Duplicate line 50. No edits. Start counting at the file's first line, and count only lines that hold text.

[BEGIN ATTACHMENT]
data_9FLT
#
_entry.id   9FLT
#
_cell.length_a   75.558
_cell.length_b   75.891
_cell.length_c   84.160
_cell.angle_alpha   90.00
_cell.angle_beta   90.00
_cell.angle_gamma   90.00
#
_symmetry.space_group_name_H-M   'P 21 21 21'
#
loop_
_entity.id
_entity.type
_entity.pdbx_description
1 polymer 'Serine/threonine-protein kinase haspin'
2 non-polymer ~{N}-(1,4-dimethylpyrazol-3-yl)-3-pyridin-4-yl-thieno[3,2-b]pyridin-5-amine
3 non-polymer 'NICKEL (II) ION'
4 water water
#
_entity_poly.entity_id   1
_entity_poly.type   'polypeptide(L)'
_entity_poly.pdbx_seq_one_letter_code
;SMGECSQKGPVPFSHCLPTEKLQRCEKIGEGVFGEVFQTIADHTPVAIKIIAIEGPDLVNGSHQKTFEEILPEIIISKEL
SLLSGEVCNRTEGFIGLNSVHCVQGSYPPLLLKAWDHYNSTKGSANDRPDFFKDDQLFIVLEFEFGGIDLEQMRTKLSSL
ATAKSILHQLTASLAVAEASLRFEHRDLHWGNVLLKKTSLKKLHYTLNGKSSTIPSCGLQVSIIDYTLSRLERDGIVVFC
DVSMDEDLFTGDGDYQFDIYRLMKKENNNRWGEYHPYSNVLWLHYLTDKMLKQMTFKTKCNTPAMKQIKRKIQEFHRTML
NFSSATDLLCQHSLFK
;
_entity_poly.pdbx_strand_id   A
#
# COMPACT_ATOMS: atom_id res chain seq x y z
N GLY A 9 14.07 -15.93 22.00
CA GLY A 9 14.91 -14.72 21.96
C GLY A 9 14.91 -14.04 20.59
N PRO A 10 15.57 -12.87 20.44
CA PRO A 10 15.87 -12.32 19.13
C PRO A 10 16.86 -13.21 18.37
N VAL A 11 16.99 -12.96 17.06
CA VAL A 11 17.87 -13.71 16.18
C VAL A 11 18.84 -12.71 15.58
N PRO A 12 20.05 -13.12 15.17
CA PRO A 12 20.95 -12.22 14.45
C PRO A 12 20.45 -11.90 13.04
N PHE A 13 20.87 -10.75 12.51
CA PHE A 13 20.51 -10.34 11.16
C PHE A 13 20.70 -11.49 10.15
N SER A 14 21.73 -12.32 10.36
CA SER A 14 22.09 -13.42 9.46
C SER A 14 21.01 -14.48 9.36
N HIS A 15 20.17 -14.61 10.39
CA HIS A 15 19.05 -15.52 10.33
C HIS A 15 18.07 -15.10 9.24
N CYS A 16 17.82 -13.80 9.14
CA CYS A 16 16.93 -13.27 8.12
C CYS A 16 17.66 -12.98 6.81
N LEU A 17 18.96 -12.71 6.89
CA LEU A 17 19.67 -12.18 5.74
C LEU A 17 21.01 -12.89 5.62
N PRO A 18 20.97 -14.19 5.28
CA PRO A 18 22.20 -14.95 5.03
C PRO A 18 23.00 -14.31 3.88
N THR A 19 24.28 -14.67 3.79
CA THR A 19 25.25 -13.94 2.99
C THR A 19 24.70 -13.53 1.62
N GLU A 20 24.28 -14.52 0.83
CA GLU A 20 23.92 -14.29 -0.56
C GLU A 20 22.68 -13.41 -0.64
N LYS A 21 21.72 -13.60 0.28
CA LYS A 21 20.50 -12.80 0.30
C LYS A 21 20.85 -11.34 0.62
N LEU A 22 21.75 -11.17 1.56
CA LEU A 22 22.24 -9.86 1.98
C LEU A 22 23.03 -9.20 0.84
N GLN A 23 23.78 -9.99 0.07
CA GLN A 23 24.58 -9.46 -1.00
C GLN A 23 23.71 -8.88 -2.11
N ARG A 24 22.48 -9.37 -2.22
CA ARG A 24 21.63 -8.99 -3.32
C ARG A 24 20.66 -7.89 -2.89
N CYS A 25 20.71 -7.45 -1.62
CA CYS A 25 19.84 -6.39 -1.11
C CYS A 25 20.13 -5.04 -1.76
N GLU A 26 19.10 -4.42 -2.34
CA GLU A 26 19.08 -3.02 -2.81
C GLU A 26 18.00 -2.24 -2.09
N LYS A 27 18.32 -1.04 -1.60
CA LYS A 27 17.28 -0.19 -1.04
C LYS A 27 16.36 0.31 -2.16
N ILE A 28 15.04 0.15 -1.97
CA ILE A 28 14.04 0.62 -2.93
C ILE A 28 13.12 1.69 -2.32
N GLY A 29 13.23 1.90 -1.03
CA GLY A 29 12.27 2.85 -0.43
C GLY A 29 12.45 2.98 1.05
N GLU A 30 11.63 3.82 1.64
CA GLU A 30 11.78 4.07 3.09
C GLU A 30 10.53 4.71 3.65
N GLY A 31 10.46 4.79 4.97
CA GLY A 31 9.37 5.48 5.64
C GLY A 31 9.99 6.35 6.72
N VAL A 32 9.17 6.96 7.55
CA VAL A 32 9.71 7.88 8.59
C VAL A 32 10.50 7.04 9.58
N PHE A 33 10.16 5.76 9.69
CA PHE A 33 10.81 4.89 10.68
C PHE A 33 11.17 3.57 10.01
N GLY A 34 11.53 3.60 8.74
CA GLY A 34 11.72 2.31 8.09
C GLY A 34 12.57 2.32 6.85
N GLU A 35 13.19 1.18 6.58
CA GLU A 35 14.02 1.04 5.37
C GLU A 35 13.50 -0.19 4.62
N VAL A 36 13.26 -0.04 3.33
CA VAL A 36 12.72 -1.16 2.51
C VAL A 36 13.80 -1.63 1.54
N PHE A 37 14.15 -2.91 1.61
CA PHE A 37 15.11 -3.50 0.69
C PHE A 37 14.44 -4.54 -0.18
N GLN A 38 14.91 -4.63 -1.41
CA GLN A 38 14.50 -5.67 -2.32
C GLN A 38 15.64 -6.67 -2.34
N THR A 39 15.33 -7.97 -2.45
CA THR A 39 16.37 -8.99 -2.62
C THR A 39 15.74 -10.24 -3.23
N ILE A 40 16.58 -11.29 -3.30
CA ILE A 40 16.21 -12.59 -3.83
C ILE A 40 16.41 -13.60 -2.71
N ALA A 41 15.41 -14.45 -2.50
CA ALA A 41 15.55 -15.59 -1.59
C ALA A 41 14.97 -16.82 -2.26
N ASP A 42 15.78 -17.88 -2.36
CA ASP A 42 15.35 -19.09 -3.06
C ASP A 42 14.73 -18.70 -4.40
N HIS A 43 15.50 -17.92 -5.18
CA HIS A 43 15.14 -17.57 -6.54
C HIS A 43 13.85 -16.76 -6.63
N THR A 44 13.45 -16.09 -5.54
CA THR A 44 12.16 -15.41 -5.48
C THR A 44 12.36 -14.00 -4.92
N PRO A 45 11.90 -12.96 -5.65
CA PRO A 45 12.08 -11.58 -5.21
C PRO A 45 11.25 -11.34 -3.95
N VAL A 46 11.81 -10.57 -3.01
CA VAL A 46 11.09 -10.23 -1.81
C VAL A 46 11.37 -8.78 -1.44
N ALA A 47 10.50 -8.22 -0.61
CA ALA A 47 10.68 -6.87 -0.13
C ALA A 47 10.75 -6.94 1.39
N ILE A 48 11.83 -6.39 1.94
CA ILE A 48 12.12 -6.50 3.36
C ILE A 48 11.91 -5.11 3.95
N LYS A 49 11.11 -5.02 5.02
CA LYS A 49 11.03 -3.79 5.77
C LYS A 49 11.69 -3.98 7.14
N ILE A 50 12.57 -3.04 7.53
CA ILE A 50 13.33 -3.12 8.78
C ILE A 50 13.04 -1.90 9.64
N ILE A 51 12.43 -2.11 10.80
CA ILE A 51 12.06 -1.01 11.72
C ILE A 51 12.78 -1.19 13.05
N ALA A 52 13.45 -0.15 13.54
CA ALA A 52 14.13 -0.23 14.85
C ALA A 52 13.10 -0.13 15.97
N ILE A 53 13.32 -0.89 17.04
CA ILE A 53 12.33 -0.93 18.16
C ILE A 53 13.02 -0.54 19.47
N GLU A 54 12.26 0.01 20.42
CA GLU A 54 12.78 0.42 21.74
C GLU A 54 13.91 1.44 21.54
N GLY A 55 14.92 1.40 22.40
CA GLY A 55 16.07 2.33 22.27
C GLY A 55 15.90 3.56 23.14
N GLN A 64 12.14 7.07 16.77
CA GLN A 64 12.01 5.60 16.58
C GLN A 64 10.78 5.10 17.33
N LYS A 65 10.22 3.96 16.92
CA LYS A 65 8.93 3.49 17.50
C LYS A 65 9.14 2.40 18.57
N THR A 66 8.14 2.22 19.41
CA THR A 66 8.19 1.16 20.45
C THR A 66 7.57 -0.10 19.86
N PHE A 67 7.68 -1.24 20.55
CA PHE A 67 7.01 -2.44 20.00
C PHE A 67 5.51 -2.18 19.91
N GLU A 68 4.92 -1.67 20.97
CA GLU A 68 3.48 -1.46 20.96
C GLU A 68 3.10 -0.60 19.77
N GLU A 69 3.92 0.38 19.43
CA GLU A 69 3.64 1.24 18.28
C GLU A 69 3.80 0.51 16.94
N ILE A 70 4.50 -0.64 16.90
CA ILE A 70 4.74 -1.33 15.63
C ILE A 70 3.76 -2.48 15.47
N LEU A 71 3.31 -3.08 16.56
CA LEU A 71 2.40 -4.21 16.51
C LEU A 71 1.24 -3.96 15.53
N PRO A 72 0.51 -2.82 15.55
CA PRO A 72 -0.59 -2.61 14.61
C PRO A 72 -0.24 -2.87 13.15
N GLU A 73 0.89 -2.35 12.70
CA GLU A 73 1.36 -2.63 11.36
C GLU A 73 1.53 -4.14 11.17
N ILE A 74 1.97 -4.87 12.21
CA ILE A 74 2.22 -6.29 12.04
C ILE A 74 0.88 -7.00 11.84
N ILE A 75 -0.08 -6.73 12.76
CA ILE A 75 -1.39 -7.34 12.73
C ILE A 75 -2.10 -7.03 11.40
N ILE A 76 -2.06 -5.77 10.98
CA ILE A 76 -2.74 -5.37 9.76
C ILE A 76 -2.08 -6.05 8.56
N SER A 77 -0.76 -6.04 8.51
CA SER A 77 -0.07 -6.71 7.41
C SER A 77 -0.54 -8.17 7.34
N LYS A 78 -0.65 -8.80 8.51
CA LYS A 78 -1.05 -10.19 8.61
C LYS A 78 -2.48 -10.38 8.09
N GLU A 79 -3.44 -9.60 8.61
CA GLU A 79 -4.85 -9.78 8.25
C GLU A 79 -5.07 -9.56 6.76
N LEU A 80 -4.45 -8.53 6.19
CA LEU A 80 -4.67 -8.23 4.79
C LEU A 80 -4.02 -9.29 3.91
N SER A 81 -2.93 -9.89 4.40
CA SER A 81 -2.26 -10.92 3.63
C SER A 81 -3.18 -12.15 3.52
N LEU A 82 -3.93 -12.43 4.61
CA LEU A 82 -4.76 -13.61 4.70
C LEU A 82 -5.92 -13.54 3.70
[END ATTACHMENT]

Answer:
N SER A 14 21.73 -12.32 10.36